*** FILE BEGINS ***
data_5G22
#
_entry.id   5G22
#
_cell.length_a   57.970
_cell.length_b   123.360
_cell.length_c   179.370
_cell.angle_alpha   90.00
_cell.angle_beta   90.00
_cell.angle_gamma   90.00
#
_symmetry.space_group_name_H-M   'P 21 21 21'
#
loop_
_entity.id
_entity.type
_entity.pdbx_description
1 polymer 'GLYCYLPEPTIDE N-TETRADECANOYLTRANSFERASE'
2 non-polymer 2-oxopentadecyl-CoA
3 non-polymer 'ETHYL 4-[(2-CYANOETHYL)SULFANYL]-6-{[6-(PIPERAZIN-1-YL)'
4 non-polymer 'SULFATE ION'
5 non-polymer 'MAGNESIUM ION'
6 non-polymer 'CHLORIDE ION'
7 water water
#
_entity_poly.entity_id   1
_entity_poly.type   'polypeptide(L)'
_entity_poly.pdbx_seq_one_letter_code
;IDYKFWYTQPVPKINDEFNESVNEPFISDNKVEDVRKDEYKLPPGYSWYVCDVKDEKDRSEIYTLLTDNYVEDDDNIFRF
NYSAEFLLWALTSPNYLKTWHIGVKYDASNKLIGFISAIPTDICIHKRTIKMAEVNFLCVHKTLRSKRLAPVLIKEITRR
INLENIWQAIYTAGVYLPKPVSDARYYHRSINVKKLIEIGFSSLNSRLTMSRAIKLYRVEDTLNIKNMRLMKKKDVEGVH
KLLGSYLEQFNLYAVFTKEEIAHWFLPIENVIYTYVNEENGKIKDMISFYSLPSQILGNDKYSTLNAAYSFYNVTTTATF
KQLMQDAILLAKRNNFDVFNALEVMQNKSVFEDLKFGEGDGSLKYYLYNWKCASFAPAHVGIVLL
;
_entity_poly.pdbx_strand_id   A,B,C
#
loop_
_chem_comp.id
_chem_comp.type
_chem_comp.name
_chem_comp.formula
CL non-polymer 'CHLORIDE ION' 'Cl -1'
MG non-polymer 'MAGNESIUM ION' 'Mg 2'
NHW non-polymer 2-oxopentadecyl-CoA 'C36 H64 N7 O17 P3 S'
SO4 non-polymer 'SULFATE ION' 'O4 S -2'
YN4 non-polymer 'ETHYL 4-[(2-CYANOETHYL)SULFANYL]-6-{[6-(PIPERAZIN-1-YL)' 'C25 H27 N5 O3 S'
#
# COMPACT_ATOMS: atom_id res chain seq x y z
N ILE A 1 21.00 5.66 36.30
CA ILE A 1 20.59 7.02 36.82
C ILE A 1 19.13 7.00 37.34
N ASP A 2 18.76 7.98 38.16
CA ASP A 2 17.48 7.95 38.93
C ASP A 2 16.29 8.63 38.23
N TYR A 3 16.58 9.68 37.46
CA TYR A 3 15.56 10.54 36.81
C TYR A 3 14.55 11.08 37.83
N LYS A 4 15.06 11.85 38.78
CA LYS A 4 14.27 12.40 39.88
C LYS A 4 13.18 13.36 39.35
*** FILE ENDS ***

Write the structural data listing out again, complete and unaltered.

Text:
data_5G22
#
_entry.id   5G22
#
_cell.length_a   57.970
_cell.length_b   123.360
_cell.length_c   179.370
_cell.angle_alpha   90.00
_cell.angle_beta   90.00
_cell.angle_gamma   90.00
#
_symmetry.space_group_name_H-M   'P 21 21 21'
#
loop_
_entity.id
_entity.type
_entity.pdbx_description
1 polymer 'GLYCYLPEPTIDE N-TETRADECANOYLTRANSFERASE'
2 non-polymer 2-oxopentadecyl-CoA
3 non-polymer 'ETHYL 4-[(2-CYANOETHYL)SULFANYL]-6-{[6-(PIPERAZIN-1-YL)'
4 non-polymer 'SULFATE ION'
5 non-polymer 'MAGNESIUM ION'
6 non-polymer 'CHLORIDE ION'
7 water water
#
_entity_poly.entity_id   1
_entity_poly.type   'polypeptide(L)'
_entity_poly.pdbx_seq_one_letter_code
;IDYKFWYTQPVPKINDEFNESVNEPFISDNKVEDVRKDEYKLPPGYSWYVCDVKDEKDRSEIYTLLTDNYVEDDDNIFRF
NYSAEFLLWALTSPNYLKTWHIGVKYDASNKLIGFISAIPTDICIHKRTIKMAEVNFLCVHKTLRSKRLAPVLIKEITRR
INLENIWQAIYTAGVYLPKPVSDARYYHRSINVKKLIEIGFSSLNSRLTMSRAIKLYRVEDTLNIKNMRLMKKKDVEGVH
KLLGSYLEQFNLYAVFTKEEIAHWFLPIENVIYTYVNEENGKIKDMISFYSLPSQILGNDKYSTLNAAYSFYNVTTTATF
KQLMQDAILLAKRNNFDVFNALEVMQNKSVFEDLKFGEGDGSLKYYLYNWKCASFAPAHVGIVLL
;
_entity_poly.pdbx_strand_id   A,B,C
#
loop_
_chem_comp.id
_chem_comp.type
_chem_comp.name
_chem_comp.formula
CL non-polymer 'CHLORIDE ION' 'Cl -1'
MG non-polymer 'MAGNESIUM ION' 'Mg 2'
NHW non-polymer 2-oxopentadecyl-CoA 'C36 H64 N7 O17 P3 S'
SO4 non-polymer 'SULFATE ION' 'O4 S -2'
YN4 non-polymer 'ETHYL 4-[(2-CYANOETHYL)SULFANYL]-6-{[6-(PIPERAZIN-1-YL)' 'C25 H27 N5 O3 S'
#
# COMPACT_ATOMS: atom_id res chain seq x y z
N ILE A 1 21.00 5.66 36.30
CA ILE A 1 20.59 7.02 36.82
C ILE A 1 19.13 7.00 37.34
N ASP A 2 18.76 7.98 38.16
CA ASP A 2 17.48 7.95 38.93
C ASP A 2 16.29 8.63 38.23
N TYR A 3 16.58 9.68 37.46
CA TYR A 3 15.56 10.54 36.81
C TYR A 3 14.55 11.08 37.83
N LYS A 4 15.06 11.85 38.78
CA LYS A 4 14.27 12.40 39.88
C LYS A 4 13.18 13.36 39.35